Private investment in ports: more than money
Private investments in all sectors of the economy have proven to be not only important but also critical to the success of many projects. This is also the case in the port sector.
Private port companies and seaport terminals have injected several billion Euros to enhance European ports’ attractiveness and their competitiveness. These investments concern superstructure i.e., equipment as well as training, intermodal solutions, and all initiatives that optimize operations in ports. The building, management and maintenance of infrastructure including alternative fuels infrastructure are the responsibility of the Member States and their representatives, i.e., managing bodies of ports or port authorities. The confusion, which for instance prevails in the context of the discussions on the Alternative Fuels Infrastructure Regulation regarding the responsibilities of different stakeholders in ports, can actually be easily solved by having a look at two important pieces of legislation, namely the Port Services Regulation and the Global Block Exemption Regulation.
Expectations from private actors to invest more funds to modernize EU ports should nevertheless be mirrored by more constructive and business friendly port governance rules and practices. More efforts are needed to really involve private investors in the discussions regarding development projects.
The decision of some port authorities to get involved in commercial activities whereby they compete with private port companies and terminals can also be a source of distortion of competition and far from the role of facilitators that many of port authorities want to privilege. This confusion of roles can ultimately discourage private actors to invest in a sustainable manner.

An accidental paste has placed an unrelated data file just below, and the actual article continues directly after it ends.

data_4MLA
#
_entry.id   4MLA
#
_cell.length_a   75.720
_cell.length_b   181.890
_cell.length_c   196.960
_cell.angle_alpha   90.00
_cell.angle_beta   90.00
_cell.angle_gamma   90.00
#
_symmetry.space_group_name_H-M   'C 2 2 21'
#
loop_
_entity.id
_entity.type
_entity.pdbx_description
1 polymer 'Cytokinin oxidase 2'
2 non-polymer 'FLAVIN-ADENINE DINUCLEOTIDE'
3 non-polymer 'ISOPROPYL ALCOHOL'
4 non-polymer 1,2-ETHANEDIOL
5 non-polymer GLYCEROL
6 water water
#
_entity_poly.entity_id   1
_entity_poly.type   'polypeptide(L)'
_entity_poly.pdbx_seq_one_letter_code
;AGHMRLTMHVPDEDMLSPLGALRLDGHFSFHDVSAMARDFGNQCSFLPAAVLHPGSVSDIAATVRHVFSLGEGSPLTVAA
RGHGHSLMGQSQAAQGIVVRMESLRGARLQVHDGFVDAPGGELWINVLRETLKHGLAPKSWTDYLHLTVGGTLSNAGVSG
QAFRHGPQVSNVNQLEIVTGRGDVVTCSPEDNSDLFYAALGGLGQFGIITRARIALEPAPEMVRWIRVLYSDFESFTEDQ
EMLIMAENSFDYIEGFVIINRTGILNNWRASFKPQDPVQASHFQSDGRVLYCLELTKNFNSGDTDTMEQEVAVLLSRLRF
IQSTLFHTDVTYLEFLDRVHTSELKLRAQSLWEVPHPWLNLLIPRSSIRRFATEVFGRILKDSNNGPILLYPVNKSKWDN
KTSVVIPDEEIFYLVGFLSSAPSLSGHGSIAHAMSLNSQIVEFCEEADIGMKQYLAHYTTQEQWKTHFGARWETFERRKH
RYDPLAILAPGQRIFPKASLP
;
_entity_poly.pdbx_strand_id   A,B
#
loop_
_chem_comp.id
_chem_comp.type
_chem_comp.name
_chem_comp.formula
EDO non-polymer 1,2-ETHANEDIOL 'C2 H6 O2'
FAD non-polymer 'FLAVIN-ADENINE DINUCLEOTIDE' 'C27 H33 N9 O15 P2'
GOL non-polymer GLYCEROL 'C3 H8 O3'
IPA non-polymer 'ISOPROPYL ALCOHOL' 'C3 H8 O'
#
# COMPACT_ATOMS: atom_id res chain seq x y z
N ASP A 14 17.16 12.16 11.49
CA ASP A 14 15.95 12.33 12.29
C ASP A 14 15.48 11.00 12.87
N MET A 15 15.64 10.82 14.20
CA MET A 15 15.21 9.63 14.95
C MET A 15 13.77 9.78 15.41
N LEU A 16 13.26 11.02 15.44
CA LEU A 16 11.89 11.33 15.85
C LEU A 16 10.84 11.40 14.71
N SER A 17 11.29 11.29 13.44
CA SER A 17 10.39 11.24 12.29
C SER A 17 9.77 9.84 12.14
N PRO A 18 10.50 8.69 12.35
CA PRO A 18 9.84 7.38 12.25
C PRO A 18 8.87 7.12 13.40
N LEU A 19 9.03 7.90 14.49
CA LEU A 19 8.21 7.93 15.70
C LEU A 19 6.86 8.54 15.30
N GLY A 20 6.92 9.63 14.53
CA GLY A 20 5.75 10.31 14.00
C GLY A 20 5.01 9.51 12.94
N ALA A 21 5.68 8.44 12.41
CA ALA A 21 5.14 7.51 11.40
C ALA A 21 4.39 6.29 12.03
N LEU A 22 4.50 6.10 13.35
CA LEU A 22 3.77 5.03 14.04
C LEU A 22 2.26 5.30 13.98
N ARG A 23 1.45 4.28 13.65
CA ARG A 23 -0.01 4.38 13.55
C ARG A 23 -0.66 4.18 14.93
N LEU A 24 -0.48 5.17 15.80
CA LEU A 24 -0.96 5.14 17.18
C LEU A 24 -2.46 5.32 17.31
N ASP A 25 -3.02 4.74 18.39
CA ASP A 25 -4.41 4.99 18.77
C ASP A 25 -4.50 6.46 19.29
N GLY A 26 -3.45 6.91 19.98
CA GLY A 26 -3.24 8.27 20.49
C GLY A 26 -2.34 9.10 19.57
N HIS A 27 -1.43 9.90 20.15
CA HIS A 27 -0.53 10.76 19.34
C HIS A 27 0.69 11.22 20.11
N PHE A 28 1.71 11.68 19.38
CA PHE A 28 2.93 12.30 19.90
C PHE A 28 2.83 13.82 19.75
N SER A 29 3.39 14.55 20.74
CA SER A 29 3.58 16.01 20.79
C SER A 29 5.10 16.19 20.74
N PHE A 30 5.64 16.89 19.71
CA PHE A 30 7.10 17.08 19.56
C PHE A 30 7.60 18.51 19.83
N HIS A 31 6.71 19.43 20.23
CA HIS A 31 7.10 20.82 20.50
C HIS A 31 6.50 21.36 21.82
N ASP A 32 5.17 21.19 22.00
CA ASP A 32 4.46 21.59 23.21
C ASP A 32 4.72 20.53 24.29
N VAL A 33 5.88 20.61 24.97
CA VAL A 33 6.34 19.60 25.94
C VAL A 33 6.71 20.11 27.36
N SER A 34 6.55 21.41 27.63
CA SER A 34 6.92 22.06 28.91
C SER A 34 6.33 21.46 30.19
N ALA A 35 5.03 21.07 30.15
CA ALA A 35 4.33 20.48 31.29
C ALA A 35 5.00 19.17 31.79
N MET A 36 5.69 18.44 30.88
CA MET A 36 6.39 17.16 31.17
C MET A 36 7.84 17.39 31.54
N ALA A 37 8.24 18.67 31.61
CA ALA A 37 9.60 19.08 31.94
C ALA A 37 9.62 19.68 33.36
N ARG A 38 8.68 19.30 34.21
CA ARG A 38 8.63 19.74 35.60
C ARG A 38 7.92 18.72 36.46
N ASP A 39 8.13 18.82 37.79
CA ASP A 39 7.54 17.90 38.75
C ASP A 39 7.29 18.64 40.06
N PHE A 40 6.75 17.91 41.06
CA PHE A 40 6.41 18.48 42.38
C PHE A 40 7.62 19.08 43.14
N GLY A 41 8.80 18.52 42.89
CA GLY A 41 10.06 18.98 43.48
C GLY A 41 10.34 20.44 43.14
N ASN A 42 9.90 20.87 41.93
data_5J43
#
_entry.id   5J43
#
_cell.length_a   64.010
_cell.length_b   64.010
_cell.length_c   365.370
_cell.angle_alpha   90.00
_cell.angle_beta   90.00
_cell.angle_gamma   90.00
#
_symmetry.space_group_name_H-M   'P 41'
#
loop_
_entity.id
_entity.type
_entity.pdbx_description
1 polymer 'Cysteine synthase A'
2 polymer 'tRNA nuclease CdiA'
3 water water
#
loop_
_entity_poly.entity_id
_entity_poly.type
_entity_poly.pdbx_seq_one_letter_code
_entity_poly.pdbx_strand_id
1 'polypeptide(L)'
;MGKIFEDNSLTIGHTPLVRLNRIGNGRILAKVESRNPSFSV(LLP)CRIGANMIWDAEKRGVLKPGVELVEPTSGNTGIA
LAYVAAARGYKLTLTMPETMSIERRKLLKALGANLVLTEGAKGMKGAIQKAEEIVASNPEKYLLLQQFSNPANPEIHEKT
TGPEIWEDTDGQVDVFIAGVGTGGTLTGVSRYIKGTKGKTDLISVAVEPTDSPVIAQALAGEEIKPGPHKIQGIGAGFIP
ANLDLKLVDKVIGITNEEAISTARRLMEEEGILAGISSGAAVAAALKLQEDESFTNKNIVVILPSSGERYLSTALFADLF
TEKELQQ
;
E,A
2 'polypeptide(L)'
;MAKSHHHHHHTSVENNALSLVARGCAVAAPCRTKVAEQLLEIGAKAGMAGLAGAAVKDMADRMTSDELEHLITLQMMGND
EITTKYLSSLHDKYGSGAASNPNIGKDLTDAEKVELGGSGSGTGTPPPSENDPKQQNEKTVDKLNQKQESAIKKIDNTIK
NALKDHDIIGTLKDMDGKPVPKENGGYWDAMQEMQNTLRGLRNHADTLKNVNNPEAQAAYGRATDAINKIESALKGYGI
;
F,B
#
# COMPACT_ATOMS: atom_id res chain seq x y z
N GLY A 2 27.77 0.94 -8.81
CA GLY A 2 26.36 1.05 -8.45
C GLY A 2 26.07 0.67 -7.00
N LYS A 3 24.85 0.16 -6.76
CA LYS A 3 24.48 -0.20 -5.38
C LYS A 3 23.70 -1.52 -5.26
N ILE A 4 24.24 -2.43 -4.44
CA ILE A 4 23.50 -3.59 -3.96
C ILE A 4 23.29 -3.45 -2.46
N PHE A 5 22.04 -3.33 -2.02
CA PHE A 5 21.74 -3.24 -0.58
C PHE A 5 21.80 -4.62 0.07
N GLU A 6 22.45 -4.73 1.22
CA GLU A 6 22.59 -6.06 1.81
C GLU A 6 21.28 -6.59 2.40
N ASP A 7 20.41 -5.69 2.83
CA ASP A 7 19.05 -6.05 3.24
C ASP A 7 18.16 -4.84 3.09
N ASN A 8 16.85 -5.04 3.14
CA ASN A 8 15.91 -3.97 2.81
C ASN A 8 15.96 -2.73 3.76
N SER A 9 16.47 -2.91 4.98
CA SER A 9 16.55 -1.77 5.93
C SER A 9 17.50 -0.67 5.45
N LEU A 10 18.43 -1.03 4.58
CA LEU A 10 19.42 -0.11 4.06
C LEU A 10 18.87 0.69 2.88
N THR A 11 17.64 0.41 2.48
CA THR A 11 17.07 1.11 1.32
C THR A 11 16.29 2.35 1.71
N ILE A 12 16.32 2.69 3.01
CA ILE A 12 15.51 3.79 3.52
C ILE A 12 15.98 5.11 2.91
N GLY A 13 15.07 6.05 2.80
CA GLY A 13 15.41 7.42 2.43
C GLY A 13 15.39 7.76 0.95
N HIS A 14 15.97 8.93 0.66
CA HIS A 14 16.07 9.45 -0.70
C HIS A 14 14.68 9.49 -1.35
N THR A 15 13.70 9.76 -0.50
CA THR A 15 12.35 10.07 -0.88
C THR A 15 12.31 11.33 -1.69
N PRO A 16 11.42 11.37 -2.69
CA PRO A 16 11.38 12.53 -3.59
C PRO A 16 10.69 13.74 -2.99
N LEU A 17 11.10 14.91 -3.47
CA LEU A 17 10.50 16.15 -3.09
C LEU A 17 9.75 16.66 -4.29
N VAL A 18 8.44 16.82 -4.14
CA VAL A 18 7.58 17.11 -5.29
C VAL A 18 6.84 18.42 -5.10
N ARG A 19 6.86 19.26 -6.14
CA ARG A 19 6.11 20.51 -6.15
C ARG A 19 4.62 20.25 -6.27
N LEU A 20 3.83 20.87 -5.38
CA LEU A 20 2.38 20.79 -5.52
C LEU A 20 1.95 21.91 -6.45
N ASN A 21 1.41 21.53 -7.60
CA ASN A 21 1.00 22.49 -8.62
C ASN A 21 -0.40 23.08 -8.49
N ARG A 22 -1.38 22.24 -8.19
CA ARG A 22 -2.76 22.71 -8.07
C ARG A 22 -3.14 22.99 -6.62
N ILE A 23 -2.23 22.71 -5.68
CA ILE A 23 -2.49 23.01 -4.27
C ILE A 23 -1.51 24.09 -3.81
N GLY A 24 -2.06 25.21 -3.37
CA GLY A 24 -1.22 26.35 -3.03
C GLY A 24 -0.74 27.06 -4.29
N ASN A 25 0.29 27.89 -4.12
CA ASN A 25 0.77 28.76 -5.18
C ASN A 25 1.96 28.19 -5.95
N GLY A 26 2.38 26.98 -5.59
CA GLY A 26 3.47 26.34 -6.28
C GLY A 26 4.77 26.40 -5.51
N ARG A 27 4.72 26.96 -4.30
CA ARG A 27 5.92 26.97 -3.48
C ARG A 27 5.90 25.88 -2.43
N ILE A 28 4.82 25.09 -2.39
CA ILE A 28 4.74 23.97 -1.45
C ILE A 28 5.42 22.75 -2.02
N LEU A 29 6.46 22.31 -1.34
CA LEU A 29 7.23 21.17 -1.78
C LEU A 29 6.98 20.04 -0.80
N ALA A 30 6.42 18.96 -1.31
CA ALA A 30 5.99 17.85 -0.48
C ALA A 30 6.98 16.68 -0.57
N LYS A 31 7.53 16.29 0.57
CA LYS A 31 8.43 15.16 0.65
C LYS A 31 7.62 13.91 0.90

Private port companies and terminals are real allies in the development of attractive and competitive ports, but they cannot cope with a situation whereby their financial investments are welcome but not their views nor their recommendations. Governance rules should be subject to regular 360° evaluations to make sure that they are fit for purpose and serve the needs and expectations of port service providers and customers.
The necessity to invest in the multimodal connectivity of ports has also been discussed in Marseille in the framework of EUROMARITIME 2022, an important international fair gathering many representatives of maritime related industries. The roundtable on the causes of disruption in the maritime logistics chain again offered all participants the opportunity to agree that more commitments from the seaside to respect schedules are a must and that investments in additional capacities and hinterland transport infrastructure are very much needed to allow ports to breathe.
The relevant on field experience of private port companies and terminals which are since the start of COVID 19 and even more today with the terrible situation in Ukraine or the one resulting from the lockdown in Shanghai under very high pressure, can also be useful when discussing the next TEN-T priorities. FEPORT members look forward to having the opportunity to exchange with the EU Commission about rail freight corridors, inland waterways connections to ports, road transport and multimodal connectivity even after the TEN-T Days 2022 in Lyon.